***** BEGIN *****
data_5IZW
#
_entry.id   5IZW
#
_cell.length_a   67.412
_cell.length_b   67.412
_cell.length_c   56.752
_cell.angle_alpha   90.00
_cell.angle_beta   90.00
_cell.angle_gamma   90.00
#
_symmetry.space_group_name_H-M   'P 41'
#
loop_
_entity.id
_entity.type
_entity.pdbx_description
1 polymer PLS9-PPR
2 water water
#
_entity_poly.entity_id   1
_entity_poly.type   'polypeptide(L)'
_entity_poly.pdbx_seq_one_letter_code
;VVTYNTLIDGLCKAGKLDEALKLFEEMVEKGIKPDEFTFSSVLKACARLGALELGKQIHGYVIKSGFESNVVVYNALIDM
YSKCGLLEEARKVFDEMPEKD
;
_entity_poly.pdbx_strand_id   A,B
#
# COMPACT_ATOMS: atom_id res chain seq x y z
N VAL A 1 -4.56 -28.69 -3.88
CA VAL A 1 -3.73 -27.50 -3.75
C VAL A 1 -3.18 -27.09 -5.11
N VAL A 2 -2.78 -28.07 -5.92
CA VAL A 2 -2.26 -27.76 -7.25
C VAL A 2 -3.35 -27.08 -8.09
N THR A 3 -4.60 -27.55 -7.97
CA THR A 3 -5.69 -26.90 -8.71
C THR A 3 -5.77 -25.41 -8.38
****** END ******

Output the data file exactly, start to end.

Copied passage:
data_5IZW
#
_entry.id   5IZW
#
_cell.length_a   67.412
_cell.length_b   67.412
_cell.length_c   56.752
_cell.angle_alpha   90.00
_cell.angle_beta   90.00
_cell.angle_gamma   90.00
#
_symmetry.space_group_name_H-M   'P 41'
#
loop_
_entity.id
_entity.type
_entity.pdbx_description
1 polymer PLS9-PPR
2 water water
#
_entity_poly.entity_id   1
_entity_poly.type   'polypeptide(L)'
_entity_poly.pdbx_seq_one_letter_code
;VVTYNTLIDGLCKAGKLDEALKLFEEMVEKGIKPDEFTFSSVLKACARLGALELGKQIHGYVIKSGFESNVVVYNALIDM
YSKCGLLEEARKVFDEMPEKD
;
_entity_poly.pdbx_strand_id   A,B
#
# COMPACT_ATOMS: atom_id res chain seq x y z
N VAL A 1 -4.56 -28.69 -3.88
CA VAL A 1 -3.73 -27.50 -3.75
C VAL A 1 -3.18 -27.09 -5.11
N VAL A 2 -2.78 -28.07 -5.92
CA VAL A 2 -2.26 -27.76 -7.25
C VAL A 2 -3.35 -27.08 -8.09
N THR A 3 -4.60 -27.55 -7.97
CA THR A 3 -5.69 -26.90 -8.71
C THR A 3 -5.77 -25.41 -8.38